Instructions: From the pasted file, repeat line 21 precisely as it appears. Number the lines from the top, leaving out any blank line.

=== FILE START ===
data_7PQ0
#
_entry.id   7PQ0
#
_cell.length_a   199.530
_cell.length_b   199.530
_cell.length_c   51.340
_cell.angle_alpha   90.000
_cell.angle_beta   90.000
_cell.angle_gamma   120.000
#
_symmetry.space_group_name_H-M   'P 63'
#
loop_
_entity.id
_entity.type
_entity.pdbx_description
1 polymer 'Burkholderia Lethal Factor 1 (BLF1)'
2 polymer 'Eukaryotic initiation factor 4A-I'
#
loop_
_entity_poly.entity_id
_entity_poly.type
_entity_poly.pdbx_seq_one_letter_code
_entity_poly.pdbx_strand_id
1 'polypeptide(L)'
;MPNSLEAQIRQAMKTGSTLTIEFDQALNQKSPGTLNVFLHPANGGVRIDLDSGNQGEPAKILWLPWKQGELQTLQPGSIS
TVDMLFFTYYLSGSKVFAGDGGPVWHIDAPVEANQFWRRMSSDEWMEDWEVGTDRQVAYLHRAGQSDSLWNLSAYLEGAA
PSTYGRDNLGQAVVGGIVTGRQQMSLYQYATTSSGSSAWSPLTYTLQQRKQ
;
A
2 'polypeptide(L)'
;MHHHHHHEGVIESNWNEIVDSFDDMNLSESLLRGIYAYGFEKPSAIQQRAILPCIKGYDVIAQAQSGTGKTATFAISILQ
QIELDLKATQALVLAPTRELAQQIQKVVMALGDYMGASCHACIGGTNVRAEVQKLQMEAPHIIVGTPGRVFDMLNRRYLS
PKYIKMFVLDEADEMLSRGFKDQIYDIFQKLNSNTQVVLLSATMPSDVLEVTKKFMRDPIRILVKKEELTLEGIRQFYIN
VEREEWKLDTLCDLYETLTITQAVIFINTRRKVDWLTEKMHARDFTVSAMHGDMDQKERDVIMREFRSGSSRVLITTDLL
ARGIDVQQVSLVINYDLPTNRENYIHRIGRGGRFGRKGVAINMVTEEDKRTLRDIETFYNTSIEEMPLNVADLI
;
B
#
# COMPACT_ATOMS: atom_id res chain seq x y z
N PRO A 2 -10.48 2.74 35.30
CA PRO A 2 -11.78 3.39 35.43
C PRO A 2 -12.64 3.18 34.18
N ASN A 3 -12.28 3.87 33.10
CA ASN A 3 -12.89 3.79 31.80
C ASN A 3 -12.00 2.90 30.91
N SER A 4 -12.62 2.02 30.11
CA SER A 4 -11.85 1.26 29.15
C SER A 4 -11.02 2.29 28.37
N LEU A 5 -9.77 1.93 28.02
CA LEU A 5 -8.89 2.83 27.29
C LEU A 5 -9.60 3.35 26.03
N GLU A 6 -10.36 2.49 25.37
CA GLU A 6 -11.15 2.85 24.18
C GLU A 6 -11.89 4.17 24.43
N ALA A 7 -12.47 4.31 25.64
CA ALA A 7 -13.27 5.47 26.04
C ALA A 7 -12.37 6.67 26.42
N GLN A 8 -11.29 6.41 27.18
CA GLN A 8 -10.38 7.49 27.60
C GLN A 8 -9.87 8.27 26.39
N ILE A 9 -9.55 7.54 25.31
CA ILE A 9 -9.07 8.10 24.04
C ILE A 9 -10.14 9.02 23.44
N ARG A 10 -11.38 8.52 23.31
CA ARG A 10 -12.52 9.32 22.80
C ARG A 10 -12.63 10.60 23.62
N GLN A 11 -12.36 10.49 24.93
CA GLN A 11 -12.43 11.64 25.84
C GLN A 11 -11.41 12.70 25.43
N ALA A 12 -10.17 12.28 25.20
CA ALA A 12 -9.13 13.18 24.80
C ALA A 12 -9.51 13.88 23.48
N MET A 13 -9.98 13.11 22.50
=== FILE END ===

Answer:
loop_